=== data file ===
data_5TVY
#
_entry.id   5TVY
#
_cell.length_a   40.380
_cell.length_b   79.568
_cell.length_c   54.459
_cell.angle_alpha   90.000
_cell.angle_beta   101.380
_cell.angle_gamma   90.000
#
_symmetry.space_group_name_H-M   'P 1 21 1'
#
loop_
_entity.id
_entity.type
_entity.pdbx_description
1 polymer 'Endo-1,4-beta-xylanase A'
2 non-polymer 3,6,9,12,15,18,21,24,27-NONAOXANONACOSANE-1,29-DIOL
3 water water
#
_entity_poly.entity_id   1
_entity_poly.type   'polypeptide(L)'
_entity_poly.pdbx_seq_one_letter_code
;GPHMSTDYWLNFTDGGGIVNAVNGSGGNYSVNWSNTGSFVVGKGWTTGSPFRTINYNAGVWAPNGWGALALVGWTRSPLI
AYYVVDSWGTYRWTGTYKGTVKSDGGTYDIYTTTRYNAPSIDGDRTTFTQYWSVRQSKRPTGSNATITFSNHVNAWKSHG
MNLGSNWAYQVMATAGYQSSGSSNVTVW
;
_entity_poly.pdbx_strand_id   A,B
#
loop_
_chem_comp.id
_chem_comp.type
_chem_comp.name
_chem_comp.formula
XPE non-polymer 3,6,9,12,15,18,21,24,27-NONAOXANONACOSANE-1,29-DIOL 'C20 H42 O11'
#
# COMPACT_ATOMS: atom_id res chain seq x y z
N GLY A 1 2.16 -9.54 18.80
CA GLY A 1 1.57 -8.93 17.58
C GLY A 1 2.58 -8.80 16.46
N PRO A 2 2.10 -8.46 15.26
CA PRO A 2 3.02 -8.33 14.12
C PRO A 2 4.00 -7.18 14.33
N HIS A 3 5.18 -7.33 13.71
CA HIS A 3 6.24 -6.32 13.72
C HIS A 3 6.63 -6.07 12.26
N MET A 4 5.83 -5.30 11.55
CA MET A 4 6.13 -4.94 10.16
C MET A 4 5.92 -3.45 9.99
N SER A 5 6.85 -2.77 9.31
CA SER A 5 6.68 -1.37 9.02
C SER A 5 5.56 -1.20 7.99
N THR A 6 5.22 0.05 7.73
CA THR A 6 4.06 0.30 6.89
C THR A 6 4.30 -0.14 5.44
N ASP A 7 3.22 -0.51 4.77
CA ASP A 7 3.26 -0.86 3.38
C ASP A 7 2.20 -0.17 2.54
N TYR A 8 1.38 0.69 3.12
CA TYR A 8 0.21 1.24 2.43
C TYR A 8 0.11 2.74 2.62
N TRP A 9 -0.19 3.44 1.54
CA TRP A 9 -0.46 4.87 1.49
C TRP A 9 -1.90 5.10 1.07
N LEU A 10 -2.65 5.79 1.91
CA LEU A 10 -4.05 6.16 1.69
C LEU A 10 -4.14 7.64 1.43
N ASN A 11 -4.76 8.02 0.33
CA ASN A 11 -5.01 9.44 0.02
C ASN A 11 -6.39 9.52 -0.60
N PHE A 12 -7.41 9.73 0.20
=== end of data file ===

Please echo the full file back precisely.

data_5TVY
#
_entry.id   5TVY
#
_cell.length_a   40.380
_cell.length_b   79.568
_cell.length_c   54.459
_cell.angle_alpha   90.000
_cell.angle_beta   101.380
_cell.angle_gamma   90.000
#
_symmetry.space_group_name_H-M   'P 1 21 1'
#
loop_
_entity.id
_entity.type
_entity.pdbx_description
1 polymer 'Endo-1,4-beta-xylanase A'
2 non-polymer 3,6,9,12,15,18,21,24,27-NONAOXANONACOSANE-1,29-DIOL
3 water water
#
_entity_poly.entity_id   1
_entity_poly.type   'polypeptide(L)'
_entity_poly.pdbx_seq_one_letter_code
;GPHMSTDYWLNFTDGGGIVNAVNGSGGNYSVNWSNTGSFVVGKGWTTGSPFRTINYNAGVWAPNGWGALALVGWTRSPLI
AYYVVDSWGTYRWTGTYKGTVKSDGGTYDIYTTTRYNAPSIDGDRTTFTQYWSVRQSKRPTGSNATITFSNHVNAWKSHG
MNLGSNWAYQVMATAGYQSSGSSNVTVW
;
_entity_poly.pdbx_strand_id   A,B
#
loop_
_chem_comp.id
_chem_comp.type
_chem_comp.name
_chem_comp.formula
XPE non-polymer 3,6,9,12,15,18,21,24,27-NONAOXANONACOSANE-1,29-DIOL 'C20 H42 O11'
#
# COMPACT_ATOMS: atom_id res chain seq x y z
N GLY A 1 2.16 -9.54 18.80
CA GLY A 1 1.57 -8.93 17.58
C GLY A 1 2.58 -8.80 16.46
N PRO A 2 2.10 -8.46 15.26
CA PRO A 2 3.02 -8.33 14.12
C PRO A 2 4.00 -7.18 14.33
N HIS A 3 5.18 -7.33 13.71
CA HIS A 3 6.24 -6.32 13.72
C HIS A 3 6.63 -6.07 12.26
N MET A 4 5.83 -5.30 11.55
CA MET A 4 6.13 -4.94 10.16
C MET A 4 5.92 -3.45 9.99
N SER A 5 6.85 -2.77 9.31
CA SER A 5 6.68 -1.37 9.02
C SER A 5 5.56 -1.20 7.99
N THR A 6 5.22 0.05 7.73
CA THR A 6 4.06 0.30 6.89
C THR A 6 4.30 -0.14 5.44
N ASP A 7 3.22 -0.51 4.77
CA ASP A 7 3.26 -0.86 3.38
C ASP A 7 2.20 -0.17 2.54
N TYR A 8 1.38 0.69 3.12
CA TYR A 8 0.21 1.24 2.43
C TYR A 8 0.11 2.74 2.62
N TRP A 9 -0.19 3.44 1.54
CA TRP A 9 -0.46 4.87 1.49
C TRP A 9 -1.90 5.10 1.07
N LEU A 10 -2.65 5.79 1.91
CA LEU A 10 -4.05 6.16 1.69
C LEU A 10 -4.14 7.64 1.43
N ASN A 11 -4.76 8.02 0.33
CA ASN A 11 -5.01 9.44 0.02
C ASN A 11 -6.39 9.52 -0.60
N PHE A 12 -7.41 9.73 0.20